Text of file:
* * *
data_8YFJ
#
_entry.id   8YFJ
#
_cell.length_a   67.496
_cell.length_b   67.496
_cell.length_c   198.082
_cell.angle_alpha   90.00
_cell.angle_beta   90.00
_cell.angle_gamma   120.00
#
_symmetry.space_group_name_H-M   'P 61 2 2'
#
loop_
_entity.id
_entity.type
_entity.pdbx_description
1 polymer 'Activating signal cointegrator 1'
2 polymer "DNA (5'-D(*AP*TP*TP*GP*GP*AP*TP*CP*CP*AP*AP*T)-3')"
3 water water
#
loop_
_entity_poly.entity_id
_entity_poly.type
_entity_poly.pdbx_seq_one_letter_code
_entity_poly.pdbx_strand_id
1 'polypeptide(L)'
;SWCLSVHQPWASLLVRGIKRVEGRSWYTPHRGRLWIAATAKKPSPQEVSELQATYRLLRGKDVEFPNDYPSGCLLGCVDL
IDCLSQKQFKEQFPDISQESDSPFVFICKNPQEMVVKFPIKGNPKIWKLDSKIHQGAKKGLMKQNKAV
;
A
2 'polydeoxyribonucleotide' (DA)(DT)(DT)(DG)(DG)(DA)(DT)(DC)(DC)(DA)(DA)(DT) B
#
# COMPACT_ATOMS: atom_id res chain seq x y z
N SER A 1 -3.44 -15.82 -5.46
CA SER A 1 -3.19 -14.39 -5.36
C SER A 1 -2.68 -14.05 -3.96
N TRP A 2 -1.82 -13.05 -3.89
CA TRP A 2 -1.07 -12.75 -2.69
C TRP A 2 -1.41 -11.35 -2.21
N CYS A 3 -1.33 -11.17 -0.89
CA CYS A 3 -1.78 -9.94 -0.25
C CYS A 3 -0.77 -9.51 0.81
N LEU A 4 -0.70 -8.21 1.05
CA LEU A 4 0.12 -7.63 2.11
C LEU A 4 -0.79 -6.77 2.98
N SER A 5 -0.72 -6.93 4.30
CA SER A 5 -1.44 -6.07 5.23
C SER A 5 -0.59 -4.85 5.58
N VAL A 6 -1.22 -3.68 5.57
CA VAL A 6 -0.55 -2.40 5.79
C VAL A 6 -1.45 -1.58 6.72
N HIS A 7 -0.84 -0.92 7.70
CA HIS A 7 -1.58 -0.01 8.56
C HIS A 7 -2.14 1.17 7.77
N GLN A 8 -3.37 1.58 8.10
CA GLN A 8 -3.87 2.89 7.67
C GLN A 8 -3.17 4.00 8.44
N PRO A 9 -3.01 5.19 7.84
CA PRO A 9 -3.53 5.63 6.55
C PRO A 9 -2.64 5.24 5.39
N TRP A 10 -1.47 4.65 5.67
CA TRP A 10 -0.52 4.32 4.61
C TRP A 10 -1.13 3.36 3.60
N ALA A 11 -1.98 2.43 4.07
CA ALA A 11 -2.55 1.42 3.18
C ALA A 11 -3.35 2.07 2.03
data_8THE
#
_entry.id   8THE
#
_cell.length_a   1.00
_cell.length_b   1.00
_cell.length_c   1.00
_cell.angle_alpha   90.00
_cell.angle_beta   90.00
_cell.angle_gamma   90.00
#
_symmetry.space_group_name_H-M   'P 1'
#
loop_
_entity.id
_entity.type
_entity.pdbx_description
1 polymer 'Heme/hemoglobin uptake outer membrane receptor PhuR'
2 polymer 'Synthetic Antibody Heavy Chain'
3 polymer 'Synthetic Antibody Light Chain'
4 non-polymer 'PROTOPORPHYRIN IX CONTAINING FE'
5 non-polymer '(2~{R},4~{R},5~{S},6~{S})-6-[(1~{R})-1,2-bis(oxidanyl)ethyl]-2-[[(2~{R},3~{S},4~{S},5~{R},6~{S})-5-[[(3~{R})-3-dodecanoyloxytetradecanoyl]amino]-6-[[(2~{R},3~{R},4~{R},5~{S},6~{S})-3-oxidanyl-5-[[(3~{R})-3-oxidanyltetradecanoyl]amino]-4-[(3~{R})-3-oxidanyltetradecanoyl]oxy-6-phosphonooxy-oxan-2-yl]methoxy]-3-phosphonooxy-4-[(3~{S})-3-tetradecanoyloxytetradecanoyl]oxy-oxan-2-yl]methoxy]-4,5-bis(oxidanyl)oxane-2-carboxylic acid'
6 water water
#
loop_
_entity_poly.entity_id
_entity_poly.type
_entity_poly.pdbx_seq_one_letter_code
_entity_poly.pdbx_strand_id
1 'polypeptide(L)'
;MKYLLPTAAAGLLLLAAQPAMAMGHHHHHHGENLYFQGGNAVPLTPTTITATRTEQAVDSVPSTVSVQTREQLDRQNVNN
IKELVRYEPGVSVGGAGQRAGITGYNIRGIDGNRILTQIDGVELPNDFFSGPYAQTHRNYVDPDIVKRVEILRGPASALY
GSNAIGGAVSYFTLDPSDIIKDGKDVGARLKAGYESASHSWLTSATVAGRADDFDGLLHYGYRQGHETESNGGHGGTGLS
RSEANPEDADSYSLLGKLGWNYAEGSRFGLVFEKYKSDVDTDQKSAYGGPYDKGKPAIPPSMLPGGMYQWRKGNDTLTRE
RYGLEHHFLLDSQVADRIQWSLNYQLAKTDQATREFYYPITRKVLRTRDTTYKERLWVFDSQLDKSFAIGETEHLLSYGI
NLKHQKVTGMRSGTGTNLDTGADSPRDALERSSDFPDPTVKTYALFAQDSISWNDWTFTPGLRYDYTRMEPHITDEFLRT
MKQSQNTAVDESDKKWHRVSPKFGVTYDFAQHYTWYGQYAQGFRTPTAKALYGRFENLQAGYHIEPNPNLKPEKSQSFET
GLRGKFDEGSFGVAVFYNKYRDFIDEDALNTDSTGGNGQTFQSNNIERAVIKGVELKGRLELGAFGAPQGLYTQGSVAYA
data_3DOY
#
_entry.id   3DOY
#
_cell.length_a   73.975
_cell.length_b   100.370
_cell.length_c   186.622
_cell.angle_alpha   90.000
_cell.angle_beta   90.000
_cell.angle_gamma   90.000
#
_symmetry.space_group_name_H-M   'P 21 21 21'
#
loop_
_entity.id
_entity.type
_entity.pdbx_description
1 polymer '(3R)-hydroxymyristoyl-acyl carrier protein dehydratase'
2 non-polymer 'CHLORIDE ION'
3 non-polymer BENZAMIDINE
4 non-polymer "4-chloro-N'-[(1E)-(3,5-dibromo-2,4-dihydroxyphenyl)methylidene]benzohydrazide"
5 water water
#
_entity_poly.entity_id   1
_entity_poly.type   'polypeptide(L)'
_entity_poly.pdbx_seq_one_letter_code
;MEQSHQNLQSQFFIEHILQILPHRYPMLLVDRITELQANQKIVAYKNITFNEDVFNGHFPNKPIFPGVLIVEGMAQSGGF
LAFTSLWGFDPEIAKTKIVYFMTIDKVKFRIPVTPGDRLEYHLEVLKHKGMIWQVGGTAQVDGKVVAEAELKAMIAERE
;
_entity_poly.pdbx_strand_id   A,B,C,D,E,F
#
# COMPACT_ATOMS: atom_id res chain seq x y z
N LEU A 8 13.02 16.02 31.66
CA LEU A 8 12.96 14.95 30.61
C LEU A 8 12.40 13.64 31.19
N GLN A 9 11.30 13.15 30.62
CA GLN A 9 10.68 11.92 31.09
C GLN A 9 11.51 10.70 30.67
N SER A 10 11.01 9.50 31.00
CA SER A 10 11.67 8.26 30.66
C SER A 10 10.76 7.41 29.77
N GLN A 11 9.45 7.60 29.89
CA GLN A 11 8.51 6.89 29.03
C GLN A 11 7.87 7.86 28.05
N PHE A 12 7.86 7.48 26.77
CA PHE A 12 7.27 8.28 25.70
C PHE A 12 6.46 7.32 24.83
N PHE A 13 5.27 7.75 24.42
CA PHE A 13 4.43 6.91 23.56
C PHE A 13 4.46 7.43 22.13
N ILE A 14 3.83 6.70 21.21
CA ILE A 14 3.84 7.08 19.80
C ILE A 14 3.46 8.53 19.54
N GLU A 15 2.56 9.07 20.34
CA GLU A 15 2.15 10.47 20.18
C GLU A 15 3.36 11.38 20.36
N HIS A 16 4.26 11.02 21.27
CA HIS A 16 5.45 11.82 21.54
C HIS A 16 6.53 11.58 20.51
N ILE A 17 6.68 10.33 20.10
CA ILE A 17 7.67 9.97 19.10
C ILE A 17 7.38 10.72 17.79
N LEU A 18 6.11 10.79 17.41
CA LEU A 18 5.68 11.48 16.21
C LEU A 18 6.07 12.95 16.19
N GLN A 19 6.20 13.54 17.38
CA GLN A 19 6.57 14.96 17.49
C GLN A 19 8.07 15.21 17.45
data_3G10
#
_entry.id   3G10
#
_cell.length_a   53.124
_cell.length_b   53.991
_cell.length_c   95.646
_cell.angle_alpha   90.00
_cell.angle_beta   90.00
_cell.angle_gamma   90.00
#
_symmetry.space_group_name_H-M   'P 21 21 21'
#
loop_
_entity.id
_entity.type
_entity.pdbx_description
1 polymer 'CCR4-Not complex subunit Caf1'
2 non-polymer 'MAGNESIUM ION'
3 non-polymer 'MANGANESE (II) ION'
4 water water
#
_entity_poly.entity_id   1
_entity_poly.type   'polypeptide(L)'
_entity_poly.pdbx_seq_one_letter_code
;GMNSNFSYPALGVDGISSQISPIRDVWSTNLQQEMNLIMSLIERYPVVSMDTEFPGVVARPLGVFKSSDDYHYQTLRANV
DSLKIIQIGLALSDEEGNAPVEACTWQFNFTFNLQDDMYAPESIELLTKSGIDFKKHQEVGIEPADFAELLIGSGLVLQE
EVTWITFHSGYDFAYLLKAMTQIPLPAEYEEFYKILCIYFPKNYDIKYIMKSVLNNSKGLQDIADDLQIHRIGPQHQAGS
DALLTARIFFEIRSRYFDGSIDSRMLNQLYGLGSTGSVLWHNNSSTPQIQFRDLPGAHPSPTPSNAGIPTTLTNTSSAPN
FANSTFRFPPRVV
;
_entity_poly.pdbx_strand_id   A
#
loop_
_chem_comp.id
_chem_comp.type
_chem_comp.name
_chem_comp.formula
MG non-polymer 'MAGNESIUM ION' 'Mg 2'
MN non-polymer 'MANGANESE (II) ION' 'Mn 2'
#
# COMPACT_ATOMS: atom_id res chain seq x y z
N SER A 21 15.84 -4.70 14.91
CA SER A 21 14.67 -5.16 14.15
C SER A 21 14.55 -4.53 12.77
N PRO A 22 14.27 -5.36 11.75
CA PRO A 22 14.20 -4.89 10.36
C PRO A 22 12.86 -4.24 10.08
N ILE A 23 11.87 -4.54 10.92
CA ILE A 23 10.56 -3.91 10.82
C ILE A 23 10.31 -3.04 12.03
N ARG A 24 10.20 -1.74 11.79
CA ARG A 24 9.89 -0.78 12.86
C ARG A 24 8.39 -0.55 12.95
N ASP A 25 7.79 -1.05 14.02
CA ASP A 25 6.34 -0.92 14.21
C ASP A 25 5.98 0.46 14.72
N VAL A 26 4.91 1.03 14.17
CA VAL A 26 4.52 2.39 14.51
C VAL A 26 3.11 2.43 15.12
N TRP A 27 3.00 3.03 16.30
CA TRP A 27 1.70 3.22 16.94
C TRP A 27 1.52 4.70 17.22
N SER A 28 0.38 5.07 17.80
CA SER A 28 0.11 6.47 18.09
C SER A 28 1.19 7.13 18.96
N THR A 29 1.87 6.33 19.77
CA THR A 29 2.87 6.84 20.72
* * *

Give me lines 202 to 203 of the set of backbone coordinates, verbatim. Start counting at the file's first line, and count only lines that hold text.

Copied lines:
DALLTARIFFEIRSRYFDGSIDSRMLNQLYGLGSTGSVLWHNNSSTPQIQFRDLPGAHPSPTPSNAGIPTTLTNTSSAPN
FANSTFRFPPRVV